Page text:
By Cristina Rodero Sales
August 24, 2021
Happiness, the feeling of experiencing a work by Dominican artist Silvia Lopez Chavez (@silvialopezchavez). She is a muralist, collaborator and public art seeker whose efforts help make Boston a more vibrant and cheerful place. Her love for color is easily recognizable in her murals scattered all over the city. When asked, Silvia says she has no favorite color, but loves warm hues like yellow, coral and turquoise. Enjoying vivid public art can help bring life into an otherwise grey city.
Sivlia graduated from Massachusetts College of Art & Design and Altos de Chavon the School of Design in the Dominican Republic. Her experience in fine arts greatly influences the way she conceives her murals. She started working in her studio on paper and canvas and moved to the street to develop her skills with acrylic and spray paint.
Her Prudential Center Mural, “deLIGHT”, brings a pop of color, brightens people’s day and showcases Silvia’s ability to move effortlessly from analog to digital mediums.The combination of traditional methods and experimental techniques result in pieces that find the balance between abstract and representational.
Depicting the community you paint for is key to making a fruitful public art piece. One of Silvia’s favorite experiences was creating the “Joy” mural at Ruggles Station. As she painted, a little girl walked past her, smiled and said that Silvia was illustrating someone that looked like her. This confirms how the streets provide an opportunity for people to feel included in the city’s narrative.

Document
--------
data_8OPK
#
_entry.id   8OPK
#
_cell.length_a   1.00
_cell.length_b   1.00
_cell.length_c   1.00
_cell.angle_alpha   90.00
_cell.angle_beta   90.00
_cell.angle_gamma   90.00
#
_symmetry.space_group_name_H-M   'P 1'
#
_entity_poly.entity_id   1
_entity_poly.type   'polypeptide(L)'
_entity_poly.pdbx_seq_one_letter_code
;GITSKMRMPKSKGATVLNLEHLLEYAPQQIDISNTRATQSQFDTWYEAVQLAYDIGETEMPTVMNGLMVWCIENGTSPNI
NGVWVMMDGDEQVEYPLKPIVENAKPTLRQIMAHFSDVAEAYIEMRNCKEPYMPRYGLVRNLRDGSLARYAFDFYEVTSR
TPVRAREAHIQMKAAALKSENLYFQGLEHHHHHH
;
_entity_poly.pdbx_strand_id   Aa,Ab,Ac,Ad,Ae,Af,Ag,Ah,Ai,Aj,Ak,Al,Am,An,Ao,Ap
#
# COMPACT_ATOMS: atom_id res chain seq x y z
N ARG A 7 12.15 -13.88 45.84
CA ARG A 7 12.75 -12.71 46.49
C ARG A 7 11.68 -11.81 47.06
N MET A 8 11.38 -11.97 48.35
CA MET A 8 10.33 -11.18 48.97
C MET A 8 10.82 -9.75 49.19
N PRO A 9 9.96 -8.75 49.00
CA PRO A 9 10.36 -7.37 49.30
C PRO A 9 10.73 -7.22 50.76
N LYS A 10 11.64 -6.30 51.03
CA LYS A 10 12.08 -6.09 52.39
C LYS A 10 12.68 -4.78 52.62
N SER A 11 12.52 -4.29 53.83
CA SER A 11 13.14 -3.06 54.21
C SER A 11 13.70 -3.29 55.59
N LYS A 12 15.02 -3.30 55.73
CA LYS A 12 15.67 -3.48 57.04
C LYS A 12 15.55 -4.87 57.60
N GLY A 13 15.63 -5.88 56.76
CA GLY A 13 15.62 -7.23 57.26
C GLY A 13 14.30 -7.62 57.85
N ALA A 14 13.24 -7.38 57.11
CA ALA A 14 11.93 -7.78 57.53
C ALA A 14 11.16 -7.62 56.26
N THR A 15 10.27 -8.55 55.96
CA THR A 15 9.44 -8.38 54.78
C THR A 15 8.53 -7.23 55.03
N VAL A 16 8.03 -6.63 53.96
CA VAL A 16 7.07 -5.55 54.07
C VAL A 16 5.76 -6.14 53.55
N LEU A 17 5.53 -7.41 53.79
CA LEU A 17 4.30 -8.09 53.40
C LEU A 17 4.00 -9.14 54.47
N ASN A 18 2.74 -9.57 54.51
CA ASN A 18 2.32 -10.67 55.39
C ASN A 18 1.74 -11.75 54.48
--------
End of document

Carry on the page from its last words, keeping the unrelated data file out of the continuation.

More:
As she painted, a little girl walked past her, smiled and said that Silvia was illustrating someone that looked like her. This confirms how the streets provide an opportunity for people to feel included in the city’s narrative.
Silvia’s creative process is informed by studying the site’s context and how the public engages with the space.
Picture by @rediovision
“The Underground Mural Project” proved to be a challenge. Silvia painted underneath the I-93 highway overpass by taking into account the complex architecture of the space and using it to her advantage. This project exemplifies the potential for architects, environmental designers, urban planners and artists to come together to create parks that can set the scene for daily urban encounters with beauty and color.
Silvia’s first mural was “Patterned Behavior” on the Charles River Esplanade. It is characterized by multicolored lines and shapes that represent the way people interact with the space. This piece was the product of collaboration between six other women artists, representing female power in the male dominated street art field. Silvia focuses on the intersection between design, community and art. She empowers women, girls and inspires connections for diverse audiences. Her art celebrates life and brings wonder to Boston.
*Originally published in-print in Boston Compass Newspaper #138 August 2021